In California, the statute which once required a person to identify yourself was deemed unconstitutional by United State Supreme Court. In Kolender v Lawson, 461 U.S. 352 (1983). Since then, courts have consistently found a person is “free to refuse to identify himself or to answer questions” without violating section 148. (People v. Quiroga, supra, 16 Cal.App.4th at pp. 967-969, 20 Cal.Rptr.2d 446.)

In a case out of San Diego, California the appellate court held, “While the act of refusing to disclose one’s identity at the booking stage of arrest “unquestionably” obstructs a police officer in the discharge of his or her duties, a mere “refusal to disclose personal identification following arrest for a misdemeanor or infraction cannot constitute a violation of Penal Code section 148.” (In re Chase C., 243 Cal. App. 4th 107 (2015)) This is likely the clearest authority to do so post Hiibel v. Sixth Judicial District Court of Nevada, 542 U.S. 177 (2004).

Lastly on this point, brief writer Darren Chaker finds Florida v. Bostick, 501 U.S. 429, 437 (1991) to be instructive where the Supreme Court found that absent reasonable suspicion, “an individual may decline an officer’s request without fearing prosecution… we have consistently held that a refusal to cooperate, without more, does not furnish the minimal level of objective justification needed for a detention or seizure”.

Consequently, police have no justification to demand identification from a person who is within his or her First Amendment rights to photograph the actions of police performing their job. Photography of a public is a right. Unless the person is interfering with the officer’s duties, then no right to arrest exists if filming is the police is the only reason to arrest the person.

Effective Filming Under the First Amendment: Darren Chaker Recommends Non-Interference and Keeping Respectful Distance                                                                     

It’s crucial to film without interfering with police duties. Keeping a safe distance and using technology to zoom in ensures both safety and compliance with the law. Darren Chaker reminds us that while filming police is protected, it should not extend to harassment or interference.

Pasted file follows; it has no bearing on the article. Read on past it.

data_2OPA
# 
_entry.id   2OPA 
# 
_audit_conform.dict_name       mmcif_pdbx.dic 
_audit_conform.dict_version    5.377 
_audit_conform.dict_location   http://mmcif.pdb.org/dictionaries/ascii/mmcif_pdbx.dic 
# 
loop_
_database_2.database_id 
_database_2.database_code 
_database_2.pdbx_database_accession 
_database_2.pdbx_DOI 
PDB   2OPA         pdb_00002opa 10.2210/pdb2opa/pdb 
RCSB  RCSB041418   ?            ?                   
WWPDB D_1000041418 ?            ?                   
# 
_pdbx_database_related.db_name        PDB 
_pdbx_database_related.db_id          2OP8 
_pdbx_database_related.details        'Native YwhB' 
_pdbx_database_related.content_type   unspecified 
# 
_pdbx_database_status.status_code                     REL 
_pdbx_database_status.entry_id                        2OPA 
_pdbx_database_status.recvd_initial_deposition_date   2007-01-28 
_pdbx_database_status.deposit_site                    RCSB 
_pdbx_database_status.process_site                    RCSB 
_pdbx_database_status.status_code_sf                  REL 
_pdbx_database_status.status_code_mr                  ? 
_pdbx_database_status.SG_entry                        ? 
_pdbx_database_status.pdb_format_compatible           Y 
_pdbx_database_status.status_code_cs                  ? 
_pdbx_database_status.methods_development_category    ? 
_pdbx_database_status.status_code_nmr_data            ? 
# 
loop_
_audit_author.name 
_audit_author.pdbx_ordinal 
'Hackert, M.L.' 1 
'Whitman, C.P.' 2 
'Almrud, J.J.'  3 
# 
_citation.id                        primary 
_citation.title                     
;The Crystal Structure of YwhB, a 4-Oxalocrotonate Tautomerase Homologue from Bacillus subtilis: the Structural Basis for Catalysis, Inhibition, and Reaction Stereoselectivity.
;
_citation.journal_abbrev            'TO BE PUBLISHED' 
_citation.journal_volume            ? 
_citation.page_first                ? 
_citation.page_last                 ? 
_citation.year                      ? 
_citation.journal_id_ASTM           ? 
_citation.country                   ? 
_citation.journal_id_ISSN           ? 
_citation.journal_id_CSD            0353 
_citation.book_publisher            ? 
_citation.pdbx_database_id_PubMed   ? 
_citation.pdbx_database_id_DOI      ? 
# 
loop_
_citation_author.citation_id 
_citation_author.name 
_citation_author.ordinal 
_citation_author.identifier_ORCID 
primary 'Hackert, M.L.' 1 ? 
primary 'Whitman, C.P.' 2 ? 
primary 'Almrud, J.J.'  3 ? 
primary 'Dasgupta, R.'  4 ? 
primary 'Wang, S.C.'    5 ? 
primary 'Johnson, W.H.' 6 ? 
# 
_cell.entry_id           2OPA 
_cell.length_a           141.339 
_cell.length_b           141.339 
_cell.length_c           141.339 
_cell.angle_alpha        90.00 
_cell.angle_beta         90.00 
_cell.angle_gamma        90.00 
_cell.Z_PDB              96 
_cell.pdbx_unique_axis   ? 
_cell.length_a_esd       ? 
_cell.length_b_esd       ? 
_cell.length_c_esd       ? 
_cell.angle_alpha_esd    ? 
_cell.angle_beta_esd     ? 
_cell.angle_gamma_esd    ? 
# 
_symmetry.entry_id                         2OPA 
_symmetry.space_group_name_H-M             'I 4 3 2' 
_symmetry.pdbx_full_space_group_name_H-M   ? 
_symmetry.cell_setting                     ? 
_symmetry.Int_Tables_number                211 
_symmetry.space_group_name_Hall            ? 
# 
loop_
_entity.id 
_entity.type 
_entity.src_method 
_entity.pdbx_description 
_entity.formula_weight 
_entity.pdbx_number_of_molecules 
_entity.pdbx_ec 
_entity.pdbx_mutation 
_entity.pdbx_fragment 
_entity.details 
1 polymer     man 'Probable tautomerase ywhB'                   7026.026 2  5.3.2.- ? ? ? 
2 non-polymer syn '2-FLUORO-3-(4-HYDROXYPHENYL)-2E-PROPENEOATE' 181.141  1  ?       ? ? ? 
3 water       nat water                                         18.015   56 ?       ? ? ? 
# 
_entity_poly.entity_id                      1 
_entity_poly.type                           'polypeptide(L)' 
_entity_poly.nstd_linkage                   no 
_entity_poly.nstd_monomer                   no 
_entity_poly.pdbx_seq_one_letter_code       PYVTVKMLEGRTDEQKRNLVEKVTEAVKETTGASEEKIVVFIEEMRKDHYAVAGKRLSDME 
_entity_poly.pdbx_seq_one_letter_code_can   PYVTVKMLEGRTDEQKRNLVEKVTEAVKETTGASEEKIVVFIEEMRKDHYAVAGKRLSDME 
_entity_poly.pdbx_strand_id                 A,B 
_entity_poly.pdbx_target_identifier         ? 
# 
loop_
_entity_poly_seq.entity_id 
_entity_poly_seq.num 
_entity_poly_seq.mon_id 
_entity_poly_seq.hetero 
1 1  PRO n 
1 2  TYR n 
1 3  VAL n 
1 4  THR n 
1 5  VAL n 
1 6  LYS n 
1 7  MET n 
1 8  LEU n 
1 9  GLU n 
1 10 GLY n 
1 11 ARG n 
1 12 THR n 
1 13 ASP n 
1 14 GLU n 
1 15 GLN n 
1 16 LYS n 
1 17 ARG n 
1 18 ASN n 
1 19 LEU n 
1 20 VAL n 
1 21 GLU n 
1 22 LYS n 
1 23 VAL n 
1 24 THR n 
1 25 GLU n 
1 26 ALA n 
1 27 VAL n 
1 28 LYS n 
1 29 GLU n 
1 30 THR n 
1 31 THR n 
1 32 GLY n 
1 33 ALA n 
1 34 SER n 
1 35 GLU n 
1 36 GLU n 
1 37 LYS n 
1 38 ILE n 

Yelling profanities at police is a protected right. The First Amendment protects significant amount of verbal criticism and challenge directed at police officers.  Loharsingh v. City and County of San Francisco, N.D.Cal.2010, 696 F.Supp.2d 1080; Arias v. Amador, E.D.Cal.2014, 61 F.Supp.3d 960 (Vulgar, profane or highly inappropriate words alone do not support a finding that the speech was criminal under California statute prohibiting a person from resisting, delaying, or obstructing a peace officer.) In re Chase C. (App. 4 Dist. 2015) 196 Cal.Rptr.3d 381, 243 Cal.App.4th 107, rehearing denied. (Speech is generally protected by the First Amendment, even if it is intended to interfere with the performance of officer’s duty, provided no physical interference results.) With this in mind, Darren Chaker recommends being respectful.

Personal recommendations of the author are simple: if you see inappropriate conduct by police, record it, do not insult police, or stand close to them as to interfere with their job function. Remember, police have body cameras too, and if there are threats of violence, trying to free a person from custody, or otherwise interjecting oneself which would interfere with police duties, then the arrest you may be recording is your own. On the flipside, you may exonerate a police officer who is wrongfully accused of misconduct.

It is recommended to not let police know you are recording if from a bedroom window, just like how the Rodney King video was made. But if you are on the public sidewalk, make it point to stand 30-50 feet away from police. There is a presumption the person is a threat if standing within 21 feet. See The ‘21-Foot Rule’: How a Controversial Training for Police is Used to Justify Shootings PBS Documentary on this. 

Tactics to Safely Film Police: Overwatch and Secure Video
Darren Chaker advises on tactics for safely filming police. Implementing ‘Overwatch’ – having a third party film from a distance – can provide additional evidence in case of police misreporting. The use of ACLU’s Mobile Justice App or live streaming platforms for recording ensures the preservation of footage.

Recommendations by Darren Chaker: Protecting Your Data: Secure Phone and Legal Rights
Encrypting your phone and using complex passwords are vital for protecting your footage. The Supreme Court’s ruling in Carpenter v. United States reinforces the requirement of a warrant for phone access, highlighting the importance of not consenting to phone searches.

Conclusion by Darren Chaker: Videotaping Police and Your Rights
In our society, police officers are expected to endure significant burdens caused by citizens’ exercise of their First Amendment rights. Legal researcher Darren Chaker emphasizes the importance of understanding and exercising your First Amendment rights. While the focus is not to challenge police but to observe, it’s crucial to be aware of your legal rights in documenting police interactions. Remember, always consult your attorney for legal advice.